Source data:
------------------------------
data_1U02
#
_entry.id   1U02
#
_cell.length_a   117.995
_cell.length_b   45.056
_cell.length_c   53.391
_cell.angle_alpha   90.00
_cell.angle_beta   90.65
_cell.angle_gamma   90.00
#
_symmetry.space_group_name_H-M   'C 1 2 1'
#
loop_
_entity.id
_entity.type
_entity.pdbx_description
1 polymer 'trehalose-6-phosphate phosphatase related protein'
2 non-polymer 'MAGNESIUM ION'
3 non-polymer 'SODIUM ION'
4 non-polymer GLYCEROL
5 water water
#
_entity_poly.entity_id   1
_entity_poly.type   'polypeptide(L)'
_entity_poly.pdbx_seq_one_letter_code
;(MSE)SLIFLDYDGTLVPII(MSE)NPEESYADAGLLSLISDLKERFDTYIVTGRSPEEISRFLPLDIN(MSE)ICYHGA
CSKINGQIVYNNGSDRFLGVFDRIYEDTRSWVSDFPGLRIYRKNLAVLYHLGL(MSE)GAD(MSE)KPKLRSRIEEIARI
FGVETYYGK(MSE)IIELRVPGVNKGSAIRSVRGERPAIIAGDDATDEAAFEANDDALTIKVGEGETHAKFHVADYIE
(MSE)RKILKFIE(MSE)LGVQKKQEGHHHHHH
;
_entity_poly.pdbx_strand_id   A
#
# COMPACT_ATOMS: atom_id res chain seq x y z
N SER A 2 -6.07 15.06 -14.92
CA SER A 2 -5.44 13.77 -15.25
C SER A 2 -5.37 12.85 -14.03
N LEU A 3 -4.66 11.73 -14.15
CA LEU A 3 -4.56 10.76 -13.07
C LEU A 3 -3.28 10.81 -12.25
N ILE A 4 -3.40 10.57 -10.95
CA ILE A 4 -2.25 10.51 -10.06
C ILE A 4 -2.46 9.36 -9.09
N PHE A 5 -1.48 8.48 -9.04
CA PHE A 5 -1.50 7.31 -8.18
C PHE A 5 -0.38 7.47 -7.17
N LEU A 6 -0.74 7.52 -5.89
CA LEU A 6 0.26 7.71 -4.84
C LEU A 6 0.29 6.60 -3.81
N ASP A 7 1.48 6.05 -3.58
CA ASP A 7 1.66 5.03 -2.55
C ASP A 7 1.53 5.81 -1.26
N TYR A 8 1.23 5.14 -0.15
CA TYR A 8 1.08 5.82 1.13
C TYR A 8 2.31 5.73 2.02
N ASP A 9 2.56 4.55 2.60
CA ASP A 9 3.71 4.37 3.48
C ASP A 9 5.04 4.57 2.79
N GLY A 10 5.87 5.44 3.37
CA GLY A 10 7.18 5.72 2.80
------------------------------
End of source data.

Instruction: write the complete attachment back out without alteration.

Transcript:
data_1U02
#
_entry.id   1U02
#
_cell.length_a   117.995
_cell.length_b   45.056
_cell.length_c   53.391
_cell.angle_alpha   90.00
_cell.angle_beta   90.65
_cell.angle_gamma   90.00
#
_symmetry.space_group_name_H-M   'C 1 2 1'
#
loop_
_entity.id
_entity.type
_entity.pdbx_description
1 polymer 'trehalose-6-phosphate phosphatase related protein'
2 non-polymer 'MAGNESIUM ION'
3 non-polymer 'SODIUM ION'
4 non-polymer GLYCEROL
5 water water
#
_entity_poly.entity_id   1
_entity_poly.type   'polypeptide(L)'
_entity_poly.pdbx_seq_one_letter_code
;(MSE)SLIFLDYDGTLVPII(MSE)NPEESYADAGLLSLISDLKERFDTYIVTGRSPEEISRFLPLDIN(MSE)ICYHGA
CSKINGQIVYNNGSDRFLGVFDRIYEDTRSWVSDFPGLRIYRKNLAVLYHLGL(MSE)GAD(MSE)KPKLRSRIEEIARI
FGVETYYGK(MSE)IIELRVPGVNKGSAIRSVRGERPAIIAGDDATDEAAFEANDDALTIKVGEGETHAKFHVADYIE
(MSE)RKILKFIE(MSE)LGVQKKQEGHHHHHH
;
_entity_poly.pdbx_strand_id   A
#
# COMPACT_ATOMS: atom_id res chain seq x y z
N SER A 2 -6.07 15.06 -14.92
CA SER A 2 -5.44 13.77 -15.25
C SER A 2 -5.37 12.85 -14.03
N LEU A 3 -4.66 11.73 -14.15
CA LEU A 3 -4.56 10.76 -13.07
C LEU A 3 -3.28 10.81 -12.25
N ILE A 4 -3.40 10.57 -10.95
CA ILE A 4 -2.25 10.51 -10.06
C ILE A 4 -2.46 9.36 -9.09
N PHE A 5 -1.48 8.48 -9.04
CA PHE A 5 -1.50 7.31 -8.18
C PHE A 5 -0.38 7.47 -7.17
N LEU A 6 -0.74 7.52 -5.89
CA LEU A 6 0.26 7.71 -4.84
C LEU A 6 0.29 6.60 -3.81
N ASP A 7 1.48 6.05 -3.58
CA ASP A 7 1.66 5.03 -2.55
C ASP A 7 1.53 5.81 -1.26
N TYR A 8 1.23 5.14 -0.15
CA TYR A 8 1.08 5.82 1.13
C TYR A 8 2.31 5.73 2.02
N ASP A 9 2.56 4.55 2.60
CA ASP A 9 3.71 4.37 3.48
C ASP A 9 5.04 4.57 2.79
N GLY A 10 5.87 5.44 3.37
CA GLY A 10 7.18 5.72 2.80